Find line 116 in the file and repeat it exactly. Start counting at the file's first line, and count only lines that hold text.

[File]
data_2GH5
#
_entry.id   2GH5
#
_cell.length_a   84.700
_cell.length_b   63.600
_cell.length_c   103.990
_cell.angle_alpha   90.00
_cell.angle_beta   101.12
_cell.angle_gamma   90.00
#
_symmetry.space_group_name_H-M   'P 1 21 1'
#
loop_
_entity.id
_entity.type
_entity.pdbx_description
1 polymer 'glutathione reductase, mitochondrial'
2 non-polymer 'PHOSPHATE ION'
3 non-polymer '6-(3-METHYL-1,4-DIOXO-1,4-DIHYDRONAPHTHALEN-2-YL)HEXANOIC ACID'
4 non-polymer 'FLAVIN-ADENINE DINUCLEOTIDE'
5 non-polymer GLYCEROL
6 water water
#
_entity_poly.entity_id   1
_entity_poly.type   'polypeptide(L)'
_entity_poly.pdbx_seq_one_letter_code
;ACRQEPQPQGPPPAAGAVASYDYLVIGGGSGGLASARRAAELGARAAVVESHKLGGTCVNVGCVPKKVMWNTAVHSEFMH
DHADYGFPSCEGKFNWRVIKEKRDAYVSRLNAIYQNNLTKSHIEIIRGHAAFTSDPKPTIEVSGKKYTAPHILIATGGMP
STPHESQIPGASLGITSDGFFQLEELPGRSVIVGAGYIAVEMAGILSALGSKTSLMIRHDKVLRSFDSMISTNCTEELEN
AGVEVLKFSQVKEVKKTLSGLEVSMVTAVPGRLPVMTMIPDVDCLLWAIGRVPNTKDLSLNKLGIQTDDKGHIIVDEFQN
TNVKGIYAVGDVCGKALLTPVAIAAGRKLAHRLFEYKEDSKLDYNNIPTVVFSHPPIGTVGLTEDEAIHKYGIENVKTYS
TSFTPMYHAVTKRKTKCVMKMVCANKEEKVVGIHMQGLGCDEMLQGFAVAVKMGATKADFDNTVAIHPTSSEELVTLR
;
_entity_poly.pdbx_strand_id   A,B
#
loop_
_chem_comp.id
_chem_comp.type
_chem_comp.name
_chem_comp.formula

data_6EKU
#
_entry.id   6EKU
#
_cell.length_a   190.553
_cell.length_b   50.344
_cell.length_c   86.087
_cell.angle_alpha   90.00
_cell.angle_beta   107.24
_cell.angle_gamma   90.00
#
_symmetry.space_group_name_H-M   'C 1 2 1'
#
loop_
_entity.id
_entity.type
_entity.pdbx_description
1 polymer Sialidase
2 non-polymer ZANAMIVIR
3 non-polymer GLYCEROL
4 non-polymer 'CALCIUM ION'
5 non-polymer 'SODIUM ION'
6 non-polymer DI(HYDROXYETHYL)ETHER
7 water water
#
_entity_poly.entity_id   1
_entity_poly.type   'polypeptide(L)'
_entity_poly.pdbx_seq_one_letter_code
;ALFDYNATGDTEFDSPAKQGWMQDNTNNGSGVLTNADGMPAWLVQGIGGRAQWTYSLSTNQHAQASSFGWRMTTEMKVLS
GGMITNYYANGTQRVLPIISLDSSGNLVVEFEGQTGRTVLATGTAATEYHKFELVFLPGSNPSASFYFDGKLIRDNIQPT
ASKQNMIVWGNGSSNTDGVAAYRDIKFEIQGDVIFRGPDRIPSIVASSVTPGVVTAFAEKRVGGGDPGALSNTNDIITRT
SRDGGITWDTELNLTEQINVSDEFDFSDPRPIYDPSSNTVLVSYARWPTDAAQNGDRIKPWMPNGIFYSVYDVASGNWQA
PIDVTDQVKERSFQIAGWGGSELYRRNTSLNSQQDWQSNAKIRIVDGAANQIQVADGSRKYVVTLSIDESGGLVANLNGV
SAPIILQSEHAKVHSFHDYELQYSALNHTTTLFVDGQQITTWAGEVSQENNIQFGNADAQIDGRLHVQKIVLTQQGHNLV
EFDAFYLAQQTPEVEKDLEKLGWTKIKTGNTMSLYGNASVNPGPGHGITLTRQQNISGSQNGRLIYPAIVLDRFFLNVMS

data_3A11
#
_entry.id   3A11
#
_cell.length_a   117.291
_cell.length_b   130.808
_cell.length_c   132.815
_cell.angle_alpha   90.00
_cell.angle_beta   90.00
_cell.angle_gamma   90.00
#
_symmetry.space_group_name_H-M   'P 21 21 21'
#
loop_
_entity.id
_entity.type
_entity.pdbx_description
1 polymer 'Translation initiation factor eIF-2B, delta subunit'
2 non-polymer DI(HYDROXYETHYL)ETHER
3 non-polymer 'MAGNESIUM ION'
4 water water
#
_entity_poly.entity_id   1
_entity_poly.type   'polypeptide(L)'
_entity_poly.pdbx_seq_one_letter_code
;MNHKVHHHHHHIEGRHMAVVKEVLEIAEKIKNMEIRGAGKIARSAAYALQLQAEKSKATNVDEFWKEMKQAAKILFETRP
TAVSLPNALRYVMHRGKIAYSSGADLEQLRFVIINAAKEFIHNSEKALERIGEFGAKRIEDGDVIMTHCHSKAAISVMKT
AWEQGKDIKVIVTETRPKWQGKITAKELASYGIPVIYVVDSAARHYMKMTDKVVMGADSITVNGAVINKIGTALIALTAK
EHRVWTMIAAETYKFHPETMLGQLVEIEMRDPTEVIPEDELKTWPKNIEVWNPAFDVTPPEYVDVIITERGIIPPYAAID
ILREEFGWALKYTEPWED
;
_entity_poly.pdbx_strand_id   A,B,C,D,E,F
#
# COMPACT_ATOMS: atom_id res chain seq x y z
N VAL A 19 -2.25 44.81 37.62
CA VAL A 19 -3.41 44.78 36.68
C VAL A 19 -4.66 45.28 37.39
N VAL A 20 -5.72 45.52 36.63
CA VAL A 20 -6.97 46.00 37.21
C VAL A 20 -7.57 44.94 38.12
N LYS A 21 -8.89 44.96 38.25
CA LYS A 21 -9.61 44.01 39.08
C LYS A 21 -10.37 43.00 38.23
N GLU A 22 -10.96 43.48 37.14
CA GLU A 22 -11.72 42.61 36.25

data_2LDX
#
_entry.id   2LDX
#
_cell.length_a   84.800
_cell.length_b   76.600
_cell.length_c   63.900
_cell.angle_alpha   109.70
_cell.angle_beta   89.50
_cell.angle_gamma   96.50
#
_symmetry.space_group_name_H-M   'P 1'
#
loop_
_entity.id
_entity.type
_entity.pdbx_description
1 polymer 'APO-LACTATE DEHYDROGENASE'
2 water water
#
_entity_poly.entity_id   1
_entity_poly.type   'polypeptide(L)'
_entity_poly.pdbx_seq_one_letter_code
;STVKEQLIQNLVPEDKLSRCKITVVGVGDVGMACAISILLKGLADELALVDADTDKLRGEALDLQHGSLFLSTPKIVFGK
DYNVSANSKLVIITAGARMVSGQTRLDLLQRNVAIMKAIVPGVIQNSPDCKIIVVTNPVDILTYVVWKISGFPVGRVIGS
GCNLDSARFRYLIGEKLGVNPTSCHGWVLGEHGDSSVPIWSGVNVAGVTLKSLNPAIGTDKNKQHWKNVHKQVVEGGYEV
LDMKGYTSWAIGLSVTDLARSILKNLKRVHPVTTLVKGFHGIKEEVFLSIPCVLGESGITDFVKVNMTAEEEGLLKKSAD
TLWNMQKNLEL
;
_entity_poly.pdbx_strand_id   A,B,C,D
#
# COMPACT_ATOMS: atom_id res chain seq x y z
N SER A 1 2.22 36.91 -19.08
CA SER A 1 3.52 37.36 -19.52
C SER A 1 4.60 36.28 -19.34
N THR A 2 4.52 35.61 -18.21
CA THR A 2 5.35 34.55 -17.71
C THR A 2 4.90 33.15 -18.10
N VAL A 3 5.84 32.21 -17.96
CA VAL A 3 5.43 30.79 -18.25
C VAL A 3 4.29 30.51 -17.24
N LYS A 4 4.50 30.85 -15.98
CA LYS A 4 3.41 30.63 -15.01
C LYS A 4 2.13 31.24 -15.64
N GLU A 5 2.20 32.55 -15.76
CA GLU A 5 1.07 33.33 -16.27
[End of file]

C VAL A 20 -7.57 44.94 38.12